Jesus again identifies Himself in this verse as Isaiah’s “Suffering Servant” (see the First Reading). The ransom Jesus pays with His life will bring about the justification and liberation of many and recalls the prophecy of Isaiah 53:12 ~ Because he surrendered himself to death and was counted among the wicked, and he shall take away the sins of many, and win pardon for their offenses.  His service will be His sacrificial death by which He won pardon for the sins of all who call upon Him for the forgiveness of their sins (also see 1 Tim 2:6 and 1 Pt 2:23-24; CCC 536608).

Excerpts from Michal E. Hunt’s Agape Bible Study. Material slightly reformatted. Used with permission.

29th Sunday of Year B

SOURCE: The Sunday Website at Saint Louis University: This website is a service of the Catholic Studies Centre at Saint Louis University, Matthew Baugh, SJ, Director; John Foley, SJ, Editor; Eleonore Stump, Coordinator; JC McCollum, Webmaster
SCRIPTURE IN DEPTH

Preaching the Lectionary

by Reginald H. Fuller

If we ask, “was our Lord subject to sexual temptation?” —we are asking a question that the New Testament is not concerned to ask.


THE WORD EMBODIED

Lording It Over the Rest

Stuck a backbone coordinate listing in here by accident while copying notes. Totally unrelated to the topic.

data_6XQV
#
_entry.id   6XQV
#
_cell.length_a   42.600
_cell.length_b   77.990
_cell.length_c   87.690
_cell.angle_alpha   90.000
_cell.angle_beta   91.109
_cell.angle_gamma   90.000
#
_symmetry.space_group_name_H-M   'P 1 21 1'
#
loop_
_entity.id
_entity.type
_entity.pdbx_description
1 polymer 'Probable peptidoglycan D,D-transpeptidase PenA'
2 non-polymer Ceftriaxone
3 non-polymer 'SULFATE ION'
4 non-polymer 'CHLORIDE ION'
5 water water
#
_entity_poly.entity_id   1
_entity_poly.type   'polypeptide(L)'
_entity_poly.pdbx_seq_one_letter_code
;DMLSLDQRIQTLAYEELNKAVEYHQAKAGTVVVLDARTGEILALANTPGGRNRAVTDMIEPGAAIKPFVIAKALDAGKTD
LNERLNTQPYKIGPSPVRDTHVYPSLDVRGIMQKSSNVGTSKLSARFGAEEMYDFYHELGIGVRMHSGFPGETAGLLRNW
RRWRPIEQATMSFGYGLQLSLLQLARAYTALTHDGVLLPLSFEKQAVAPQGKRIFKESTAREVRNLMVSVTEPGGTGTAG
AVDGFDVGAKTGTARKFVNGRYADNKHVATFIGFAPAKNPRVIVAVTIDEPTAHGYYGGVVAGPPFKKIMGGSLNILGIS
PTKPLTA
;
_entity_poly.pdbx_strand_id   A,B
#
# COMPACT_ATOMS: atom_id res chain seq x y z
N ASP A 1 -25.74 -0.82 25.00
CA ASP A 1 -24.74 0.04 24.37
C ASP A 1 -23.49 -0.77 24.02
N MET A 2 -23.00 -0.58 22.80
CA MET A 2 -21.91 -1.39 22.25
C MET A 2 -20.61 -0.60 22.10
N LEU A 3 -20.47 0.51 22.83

by John Kavanaugh, SJ

The human Jesus aspired to smallness. Oddly, even his divinity sought to be emptied out.


HISTORICAL CULTURAL CONTEXT

Acquiring Honor

by John J. Pilch

Since Jesus is the acknowledged leader of this group, he can do a favor for individual members and grant them privileges that would make them stand out in relationship to others.


LET THE SCRIPTURES SPEAK

Jesus, Lay High Priest

by Dennis Hamm, SJ

Jesus is the only one among his group (teacher and disciples) to whom the name “priest” is applied in the New Testament.


SPIRITUALITY OF THE READINGS

Ask?

by John Foley, SJ

Maybe loss, death and suffering are not the worst thing for us, even though they certainly seem to be.


GLANCING THOUGHTS

Glory, Glory, Hallelujah

by Eleonore Stump

God gave the great gift that James and John wanted, not to any of the apostles, but to two unknown, low-down, petty criminals.